A serological test would also probably be cheaper than a PCR-based one, and more suited to automation and high-throughput testing. A researcher in Singapore is testing one now.

Here’s an early paper on the topic, if you are interested.

Serological assays are of critical importance to determine seroprevalence in a given
population, define previous exposure and identify highly reactive human donors for the generation of convalescent serum as therapeutic. Sensitive and specific identification of Coronavirus SARS-Cov-2 antibody titers will also support screening of health care workers to identify those who are already immune and can be deployed to care for infected patients minimizing the risk of viral spread to colleagues and other patients.

As far as I can tell, this method has not been deployed at all thus far, and that applies to India as well. Here’s a Wikipedia article about the different methods of detecting Covid-19 – it’s about more than that, the first section applies here. Here’s an article from Science about a potential breakthrough.

But whether you use any variant of the RT-PCR or the serological test, given the sheer number of kits required, there is going to be crazy high demandand a massive supply chain problem.

Along with, what else, politics, and bureaucracy:

 


The Wired article is based on reporting in the US, obviously, but there are important lessons to be learned here for all countries, including India.

Here are some links about where India stands in this regard:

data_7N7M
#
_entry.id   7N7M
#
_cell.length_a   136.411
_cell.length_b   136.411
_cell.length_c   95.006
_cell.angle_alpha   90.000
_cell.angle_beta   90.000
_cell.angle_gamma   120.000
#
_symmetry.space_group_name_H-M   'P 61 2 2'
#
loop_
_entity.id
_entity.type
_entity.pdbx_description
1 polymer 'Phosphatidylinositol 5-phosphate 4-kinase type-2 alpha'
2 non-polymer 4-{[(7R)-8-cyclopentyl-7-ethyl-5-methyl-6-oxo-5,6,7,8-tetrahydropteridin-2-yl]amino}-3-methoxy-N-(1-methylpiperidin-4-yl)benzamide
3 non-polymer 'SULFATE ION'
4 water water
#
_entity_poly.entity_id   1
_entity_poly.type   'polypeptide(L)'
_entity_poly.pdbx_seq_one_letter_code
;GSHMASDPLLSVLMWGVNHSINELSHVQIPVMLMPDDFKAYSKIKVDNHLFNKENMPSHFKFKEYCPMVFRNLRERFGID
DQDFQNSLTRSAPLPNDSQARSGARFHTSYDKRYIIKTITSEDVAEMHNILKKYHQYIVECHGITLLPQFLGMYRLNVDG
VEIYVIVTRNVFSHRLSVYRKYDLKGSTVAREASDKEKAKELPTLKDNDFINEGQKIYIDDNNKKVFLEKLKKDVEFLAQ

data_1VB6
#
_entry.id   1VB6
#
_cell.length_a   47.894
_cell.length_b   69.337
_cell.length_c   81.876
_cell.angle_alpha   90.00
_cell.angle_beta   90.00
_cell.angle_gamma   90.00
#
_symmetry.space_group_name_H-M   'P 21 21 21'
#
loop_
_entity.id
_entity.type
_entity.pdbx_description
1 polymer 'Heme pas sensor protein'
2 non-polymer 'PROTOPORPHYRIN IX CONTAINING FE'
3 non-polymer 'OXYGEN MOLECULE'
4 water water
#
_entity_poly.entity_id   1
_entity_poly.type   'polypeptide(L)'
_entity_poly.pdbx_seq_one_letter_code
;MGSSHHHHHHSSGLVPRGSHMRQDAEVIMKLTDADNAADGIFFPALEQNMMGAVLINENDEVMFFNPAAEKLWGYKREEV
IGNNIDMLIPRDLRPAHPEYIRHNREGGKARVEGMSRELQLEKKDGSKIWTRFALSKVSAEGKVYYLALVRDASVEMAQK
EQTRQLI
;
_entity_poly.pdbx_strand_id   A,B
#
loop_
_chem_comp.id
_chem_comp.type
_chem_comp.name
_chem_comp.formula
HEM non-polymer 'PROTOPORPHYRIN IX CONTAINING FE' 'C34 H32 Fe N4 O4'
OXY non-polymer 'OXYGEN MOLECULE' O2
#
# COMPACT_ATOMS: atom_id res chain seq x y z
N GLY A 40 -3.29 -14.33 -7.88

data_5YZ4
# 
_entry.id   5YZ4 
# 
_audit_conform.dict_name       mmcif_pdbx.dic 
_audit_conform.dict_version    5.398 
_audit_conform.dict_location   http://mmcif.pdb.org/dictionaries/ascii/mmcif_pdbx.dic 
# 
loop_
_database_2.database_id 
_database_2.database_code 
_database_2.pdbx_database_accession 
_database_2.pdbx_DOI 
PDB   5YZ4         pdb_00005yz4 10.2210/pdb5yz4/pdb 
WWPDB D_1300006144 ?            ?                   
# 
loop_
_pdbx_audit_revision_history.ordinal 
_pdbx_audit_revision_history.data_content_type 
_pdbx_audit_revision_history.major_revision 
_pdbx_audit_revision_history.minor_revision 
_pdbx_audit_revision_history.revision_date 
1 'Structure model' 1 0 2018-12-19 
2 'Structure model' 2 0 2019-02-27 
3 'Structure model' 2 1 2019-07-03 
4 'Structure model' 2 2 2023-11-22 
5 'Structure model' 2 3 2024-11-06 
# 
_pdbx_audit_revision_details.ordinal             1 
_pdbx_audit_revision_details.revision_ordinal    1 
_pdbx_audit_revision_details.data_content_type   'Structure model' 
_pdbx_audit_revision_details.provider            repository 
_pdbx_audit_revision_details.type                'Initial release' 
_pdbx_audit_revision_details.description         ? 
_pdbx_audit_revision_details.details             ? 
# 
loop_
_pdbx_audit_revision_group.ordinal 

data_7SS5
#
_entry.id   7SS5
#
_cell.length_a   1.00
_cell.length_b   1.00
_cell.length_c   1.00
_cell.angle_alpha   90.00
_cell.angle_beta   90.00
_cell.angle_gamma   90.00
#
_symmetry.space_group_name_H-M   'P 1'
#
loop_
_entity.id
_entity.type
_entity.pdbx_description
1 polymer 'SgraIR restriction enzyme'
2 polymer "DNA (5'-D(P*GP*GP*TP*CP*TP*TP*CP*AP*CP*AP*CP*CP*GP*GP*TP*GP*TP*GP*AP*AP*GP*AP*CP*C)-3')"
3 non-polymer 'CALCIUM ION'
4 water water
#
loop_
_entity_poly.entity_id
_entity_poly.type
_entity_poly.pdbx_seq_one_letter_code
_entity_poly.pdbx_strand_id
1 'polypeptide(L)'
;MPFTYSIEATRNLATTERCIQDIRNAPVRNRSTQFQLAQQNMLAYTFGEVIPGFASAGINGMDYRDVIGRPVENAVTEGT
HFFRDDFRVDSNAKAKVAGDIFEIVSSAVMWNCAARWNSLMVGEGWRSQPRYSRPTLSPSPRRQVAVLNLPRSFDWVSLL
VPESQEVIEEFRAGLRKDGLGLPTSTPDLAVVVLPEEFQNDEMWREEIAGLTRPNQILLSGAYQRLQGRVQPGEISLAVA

I’ll be updating the blog at a higher frequency for the time being – certainly more than once a day. Also (duh) all posts will be about the coronavirus for the foreseeable future.

If you are receiving these posts by email, and would rather not, please do unsubscribe.

Thanks for reading!

 

On India’s Constitution, Part II

I fear I have taken on more than I can handle, by starting the process of teaching myself more about India’s Constitution.

I started in the previous month with what I thought would be a rather more simple question: how did the constitution start off? What were its founding principles, its aims, its intentions? Why were these the principles, aims and intentions?

Well, if this is indeed a rather more simple question, I fear many more Mondays in the months years to come will be devoted to the entire task I have set myself: to learn more about India’s constitution.

But hey, the one thing we have is time!

So allow me to indulge myself, and devote one more Monday to the topic we covered in January 2020: understand better the founding of the Indian constitution, before moving on to other topics related to it.